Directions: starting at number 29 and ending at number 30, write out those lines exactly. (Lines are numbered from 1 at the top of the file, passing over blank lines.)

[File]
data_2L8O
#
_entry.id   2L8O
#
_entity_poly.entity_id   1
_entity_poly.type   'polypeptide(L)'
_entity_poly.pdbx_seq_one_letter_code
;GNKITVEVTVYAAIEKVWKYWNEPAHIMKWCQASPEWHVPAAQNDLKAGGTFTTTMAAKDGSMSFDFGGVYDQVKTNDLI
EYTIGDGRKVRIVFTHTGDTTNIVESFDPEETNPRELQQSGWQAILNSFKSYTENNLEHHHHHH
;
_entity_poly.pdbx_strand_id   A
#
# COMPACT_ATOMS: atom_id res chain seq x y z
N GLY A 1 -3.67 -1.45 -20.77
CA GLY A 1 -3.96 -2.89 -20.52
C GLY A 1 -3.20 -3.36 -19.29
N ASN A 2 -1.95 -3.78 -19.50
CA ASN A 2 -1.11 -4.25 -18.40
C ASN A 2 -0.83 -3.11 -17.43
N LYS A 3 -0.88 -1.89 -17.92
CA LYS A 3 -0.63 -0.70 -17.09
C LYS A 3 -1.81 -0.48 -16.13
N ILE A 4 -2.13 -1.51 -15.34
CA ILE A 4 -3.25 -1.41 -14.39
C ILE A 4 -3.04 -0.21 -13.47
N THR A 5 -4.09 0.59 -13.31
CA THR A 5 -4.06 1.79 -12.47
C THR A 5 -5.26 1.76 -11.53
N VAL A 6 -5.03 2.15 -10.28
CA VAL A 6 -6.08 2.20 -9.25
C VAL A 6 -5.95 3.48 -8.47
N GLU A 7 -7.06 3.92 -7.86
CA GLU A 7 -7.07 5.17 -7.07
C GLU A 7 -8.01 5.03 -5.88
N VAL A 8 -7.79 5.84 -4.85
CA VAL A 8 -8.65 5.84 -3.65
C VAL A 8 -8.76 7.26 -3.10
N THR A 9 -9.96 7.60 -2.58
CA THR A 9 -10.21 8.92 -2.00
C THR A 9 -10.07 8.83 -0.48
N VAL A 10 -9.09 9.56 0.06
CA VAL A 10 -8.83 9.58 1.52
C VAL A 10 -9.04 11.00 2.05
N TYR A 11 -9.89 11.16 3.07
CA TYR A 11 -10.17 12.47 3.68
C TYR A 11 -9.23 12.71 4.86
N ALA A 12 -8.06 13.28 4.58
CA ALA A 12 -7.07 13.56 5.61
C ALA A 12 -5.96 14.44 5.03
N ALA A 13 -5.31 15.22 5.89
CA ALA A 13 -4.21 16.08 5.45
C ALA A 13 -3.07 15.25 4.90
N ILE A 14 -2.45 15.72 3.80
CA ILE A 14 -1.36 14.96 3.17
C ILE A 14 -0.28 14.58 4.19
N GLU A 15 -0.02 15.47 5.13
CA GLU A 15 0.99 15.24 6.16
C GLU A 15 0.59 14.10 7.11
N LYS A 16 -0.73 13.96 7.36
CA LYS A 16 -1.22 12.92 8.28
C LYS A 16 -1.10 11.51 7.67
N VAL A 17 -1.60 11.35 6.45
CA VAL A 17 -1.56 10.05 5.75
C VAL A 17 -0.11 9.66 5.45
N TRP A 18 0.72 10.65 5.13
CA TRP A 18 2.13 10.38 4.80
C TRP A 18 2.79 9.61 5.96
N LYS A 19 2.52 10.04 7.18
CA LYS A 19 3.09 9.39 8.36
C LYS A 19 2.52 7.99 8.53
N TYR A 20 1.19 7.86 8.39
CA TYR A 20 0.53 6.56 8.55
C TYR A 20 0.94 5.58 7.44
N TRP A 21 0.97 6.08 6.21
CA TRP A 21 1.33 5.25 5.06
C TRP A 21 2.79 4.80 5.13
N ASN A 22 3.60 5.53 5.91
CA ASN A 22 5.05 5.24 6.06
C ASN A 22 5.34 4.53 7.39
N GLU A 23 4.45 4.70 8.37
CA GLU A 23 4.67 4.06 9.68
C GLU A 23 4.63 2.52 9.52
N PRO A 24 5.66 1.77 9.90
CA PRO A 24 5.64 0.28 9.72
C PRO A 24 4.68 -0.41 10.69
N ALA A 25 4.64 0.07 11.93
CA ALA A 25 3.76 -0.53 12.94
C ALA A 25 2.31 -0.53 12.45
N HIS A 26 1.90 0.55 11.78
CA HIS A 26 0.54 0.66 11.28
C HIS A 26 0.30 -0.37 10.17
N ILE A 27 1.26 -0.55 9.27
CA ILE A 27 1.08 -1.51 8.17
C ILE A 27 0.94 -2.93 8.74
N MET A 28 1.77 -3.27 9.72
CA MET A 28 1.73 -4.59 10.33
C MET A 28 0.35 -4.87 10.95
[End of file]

N VAL A 6 -5.03 2.15 -10.28
CA VAL A 6 -6.08 2.20 -9.25